Talk of the Fed tapering isn't something to fear; it's a sign of better economic conditions.
And, even with less stimulus there are good times ahead for stocks, Appaloosa's hedge fund manager David Tepper told CNBC.
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Investors have been wallowing in liquidity pumped out by the Federal Reserve. The bank's balance sheet has now swollen to over $3.4 trillion and asset prices have been inflated with it.
Easy money policies have created an environment where good news is bad, and bad news is good because it means the easy money will keep flowing.
The Fed is still cranking out $85 billion per month to stimulate the economy. But Wednesday, after Fed Chairman Ben Bernanke announced the money flow may slow down later this year, the markets plummeted, or “freaked out” as the Washington Post's Wonkblog put it.
U.S. markets fell 1.4 percent Wednesday before declining another 2.5 percent on Thursday. And Wonkblog said these were moderate when compared to a measure of the fear on trading floors as far as London and Tokyo.
“All the concern in the market is because the Fed sees the economy stronger in the future,” Tepper said.
“The economy is getting better, autos are better, housing's better, it continues to improve. They can't find enough people to work in housing. That's the only thing holding it back right now," Tepper explained in an earlier CNBC interview.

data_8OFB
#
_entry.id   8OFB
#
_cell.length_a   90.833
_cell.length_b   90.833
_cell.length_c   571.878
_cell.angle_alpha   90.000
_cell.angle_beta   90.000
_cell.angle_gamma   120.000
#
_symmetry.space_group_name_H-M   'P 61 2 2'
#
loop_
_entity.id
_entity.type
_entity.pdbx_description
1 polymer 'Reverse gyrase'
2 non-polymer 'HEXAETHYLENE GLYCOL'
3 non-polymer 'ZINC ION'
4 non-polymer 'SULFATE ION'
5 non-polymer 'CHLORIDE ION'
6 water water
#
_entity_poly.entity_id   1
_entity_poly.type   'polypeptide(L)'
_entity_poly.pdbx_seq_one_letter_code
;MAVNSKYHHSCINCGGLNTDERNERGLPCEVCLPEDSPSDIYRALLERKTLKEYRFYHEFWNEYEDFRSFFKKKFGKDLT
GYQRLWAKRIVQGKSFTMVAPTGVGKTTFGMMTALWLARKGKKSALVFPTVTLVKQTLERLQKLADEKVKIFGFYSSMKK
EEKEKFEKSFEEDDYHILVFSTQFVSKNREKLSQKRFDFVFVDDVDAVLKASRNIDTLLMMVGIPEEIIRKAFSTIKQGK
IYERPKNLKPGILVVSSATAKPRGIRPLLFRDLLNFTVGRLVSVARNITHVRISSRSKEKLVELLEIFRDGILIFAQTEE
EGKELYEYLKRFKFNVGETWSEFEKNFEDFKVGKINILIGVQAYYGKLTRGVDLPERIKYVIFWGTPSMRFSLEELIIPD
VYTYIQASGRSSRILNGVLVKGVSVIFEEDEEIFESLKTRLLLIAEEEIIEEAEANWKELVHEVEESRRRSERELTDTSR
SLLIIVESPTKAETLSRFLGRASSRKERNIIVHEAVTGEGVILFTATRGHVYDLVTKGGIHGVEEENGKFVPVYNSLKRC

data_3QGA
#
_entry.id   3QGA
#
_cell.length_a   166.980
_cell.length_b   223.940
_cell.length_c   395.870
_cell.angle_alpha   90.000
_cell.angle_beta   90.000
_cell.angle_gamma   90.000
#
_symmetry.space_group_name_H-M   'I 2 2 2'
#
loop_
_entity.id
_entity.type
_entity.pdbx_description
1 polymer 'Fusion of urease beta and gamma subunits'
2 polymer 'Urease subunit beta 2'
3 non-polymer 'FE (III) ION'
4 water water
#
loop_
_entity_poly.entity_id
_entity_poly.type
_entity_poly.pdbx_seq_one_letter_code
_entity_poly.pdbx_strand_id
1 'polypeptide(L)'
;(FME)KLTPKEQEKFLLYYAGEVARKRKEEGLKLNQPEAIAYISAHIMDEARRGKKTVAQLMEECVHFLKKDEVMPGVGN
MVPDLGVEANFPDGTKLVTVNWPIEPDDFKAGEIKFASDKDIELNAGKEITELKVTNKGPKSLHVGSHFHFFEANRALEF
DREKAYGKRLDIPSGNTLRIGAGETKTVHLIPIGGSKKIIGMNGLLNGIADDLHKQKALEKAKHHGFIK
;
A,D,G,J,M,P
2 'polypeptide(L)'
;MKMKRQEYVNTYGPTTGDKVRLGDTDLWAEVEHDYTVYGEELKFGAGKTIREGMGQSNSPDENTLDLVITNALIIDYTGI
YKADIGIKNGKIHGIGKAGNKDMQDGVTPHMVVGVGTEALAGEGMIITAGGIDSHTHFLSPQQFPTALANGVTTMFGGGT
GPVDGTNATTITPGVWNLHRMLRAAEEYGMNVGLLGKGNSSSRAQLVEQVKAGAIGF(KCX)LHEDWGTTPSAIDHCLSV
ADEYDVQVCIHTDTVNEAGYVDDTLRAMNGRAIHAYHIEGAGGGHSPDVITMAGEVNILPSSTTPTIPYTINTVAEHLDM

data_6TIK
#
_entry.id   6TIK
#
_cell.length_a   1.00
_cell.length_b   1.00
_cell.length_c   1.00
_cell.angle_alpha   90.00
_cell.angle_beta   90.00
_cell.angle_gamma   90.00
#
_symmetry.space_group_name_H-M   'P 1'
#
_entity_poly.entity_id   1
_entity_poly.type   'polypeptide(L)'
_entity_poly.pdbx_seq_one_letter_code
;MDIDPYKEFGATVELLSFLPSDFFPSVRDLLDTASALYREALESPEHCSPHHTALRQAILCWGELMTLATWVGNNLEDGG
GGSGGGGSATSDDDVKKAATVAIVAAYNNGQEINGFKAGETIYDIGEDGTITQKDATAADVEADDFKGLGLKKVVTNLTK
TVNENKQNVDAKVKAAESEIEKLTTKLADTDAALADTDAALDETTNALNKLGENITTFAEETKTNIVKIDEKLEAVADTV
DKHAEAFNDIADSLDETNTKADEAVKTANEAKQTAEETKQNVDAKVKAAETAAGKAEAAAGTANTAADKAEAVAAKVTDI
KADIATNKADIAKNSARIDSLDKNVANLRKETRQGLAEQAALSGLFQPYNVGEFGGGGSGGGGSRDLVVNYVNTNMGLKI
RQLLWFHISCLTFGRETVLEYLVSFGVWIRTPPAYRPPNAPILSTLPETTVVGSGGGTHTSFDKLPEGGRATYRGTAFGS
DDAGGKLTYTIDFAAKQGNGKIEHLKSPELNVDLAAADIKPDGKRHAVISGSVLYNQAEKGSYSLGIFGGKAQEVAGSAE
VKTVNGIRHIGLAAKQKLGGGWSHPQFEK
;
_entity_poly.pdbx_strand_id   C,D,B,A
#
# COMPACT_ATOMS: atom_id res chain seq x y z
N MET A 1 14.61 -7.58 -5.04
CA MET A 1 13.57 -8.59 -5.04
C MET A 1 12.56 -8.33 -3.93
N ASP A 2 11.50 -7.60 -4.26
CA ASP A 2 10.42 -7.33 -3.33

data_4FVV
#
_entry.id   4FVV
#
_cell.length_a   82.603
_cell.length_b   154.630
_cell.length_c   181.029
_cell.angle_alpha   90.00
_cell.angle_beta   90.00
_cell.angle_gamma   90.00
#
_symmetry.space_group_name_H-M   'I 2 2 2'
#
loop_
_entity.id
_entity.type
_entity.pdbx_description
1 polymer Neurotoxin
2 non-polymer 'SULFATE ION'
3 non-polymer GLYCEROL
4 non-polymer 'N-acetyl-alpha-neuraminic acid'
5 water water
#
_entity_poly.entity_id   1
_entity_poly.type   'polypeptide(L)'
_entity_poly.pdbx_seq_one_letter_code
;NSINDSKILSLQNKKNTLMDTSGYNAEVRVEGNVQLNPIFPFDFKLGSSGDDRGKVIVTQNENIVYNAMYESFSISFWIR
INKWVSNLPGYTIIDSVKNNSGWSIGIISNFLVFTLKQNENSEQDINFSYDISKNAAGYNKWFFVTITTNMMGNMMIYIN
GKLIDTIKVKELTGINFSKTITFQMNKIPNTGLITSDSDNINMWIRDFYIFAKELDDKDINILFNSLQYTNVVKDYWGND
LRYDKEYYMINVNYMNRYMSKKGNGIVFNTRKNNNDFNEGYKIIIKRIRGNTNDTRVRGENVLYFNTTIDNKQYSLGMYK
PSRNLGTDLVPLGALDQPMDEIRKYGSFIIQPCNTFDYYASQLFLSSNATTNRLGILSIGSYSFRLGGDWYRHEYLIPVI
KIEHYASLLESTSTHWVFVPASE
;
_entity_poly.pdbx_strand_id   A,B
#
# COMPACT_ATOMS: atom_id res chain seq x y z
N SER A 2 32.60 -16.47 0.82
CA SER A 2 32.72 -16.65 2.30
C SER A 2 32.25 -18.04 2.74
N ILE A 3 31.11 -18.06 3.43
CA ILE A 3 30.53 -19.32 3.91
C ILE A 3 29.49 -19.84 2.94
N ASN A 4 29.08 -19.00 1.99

If the investors truly want on-going strength in the markets, they need to recognize that is only possible if the Fed pulls back, said Tepper.
"If the Fed doesn't taper back, we're going to get into this hyper-drive market," he explained on Squawk Box. "It's a backwards argument. To keep the markets going up at a steady pace, the Fed has to taper back."
The markets have been so captured by fear that many have missed a key point in all of the taper talk.
If market swings undermine U.S. growth, then Bernanke has offered reassurance that the Fed will reverse course and remove the stimulus more gingerly. It's America's saving grace, says Wonkblog.
Tepper believes the outlook is so bullish that he's scared to be short anything. He says there is an estimated $400 billion in unallocated cash looking for a place to go, and stocks are a likely home.
He warned those that do dare to short this market to “have a shovel to get themselves out of the grave.”
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The selloff prompted by Bernanke's comments also hit the bond market. Yields on Treasurys hit the highest level since October 2011, according to Wonkblog.
“The bond (market) is concerned about strength,” Tepper told CNBC. “A 10 (year) bond at 2.4 or even at 3 (percent) if it's because of strength is ultimately healthy. I obviously thought they should taper. Bottom line, when the dust settled only one place to be: stocks.”
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